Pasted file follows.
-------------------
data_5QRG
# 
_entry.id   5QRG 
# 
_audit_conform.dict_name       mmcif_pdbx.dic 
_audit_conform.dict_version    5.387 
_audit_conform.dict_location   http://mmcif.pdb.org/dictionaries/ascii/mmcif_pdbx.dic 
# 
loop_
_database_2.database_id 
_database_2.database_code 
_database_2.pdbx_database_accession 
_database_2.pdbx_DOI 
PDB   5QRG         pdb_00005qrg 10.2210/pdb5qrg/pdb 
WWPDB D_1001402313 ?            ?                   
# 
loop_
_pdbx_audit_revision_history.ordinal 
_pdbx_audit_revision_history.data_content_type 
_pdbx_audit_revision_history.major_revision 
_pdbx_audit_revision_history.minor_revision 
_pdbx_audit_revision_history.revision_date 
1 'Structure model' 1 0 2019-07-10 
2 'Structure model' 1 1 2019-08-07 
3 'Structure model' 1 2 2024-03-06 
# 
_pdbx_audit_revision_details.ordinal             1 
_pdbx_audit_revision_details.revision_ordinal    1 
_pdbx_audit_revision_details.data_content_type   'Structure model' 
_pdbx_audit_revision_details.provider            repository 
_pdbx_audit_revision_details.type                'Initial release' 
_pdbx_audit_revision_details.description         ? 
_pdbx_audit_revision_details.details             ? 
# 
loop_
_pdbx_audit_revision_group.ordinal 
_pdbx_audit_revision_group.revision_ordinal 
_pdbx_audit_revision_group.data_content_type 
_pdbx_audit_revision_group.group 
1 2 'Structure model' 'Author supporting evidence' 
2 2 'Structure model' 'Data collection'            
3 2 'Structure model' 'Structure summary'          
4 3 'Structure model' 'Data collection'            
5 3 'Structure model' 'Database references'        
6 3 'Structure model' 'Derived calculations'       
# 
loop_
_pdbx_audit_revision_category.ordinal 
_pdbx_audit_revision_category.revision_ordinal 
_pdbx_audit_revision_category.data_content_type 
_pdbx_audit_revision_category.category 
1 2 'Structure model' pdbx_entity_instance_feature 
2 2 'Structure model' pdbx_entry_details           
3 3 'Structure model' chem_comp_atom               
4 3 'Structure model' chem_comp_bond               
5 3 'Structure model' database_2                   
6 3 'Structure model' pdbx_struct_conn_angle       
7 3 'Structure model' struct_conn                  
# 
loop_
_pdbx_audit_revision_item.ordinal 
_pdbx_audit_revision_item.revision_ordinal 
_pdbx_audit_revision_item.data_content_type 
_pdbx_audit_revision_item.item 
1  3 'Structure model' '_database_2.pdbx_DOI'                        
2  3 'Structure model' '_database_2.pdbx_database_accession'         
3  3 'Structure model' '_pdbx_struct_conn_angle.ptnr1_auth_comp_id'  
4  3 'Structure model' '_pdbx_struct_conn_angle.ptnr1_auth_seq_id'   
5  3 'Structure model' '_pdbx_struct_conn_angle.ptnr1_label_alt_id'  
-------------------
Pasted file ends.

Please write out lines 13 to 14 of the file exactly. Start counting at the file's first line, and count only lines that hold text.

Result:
_database_2.pdbx_DOI 
PDB   5QRG         pdb_00005qrg 10.2210/pdb5qrg/pdb 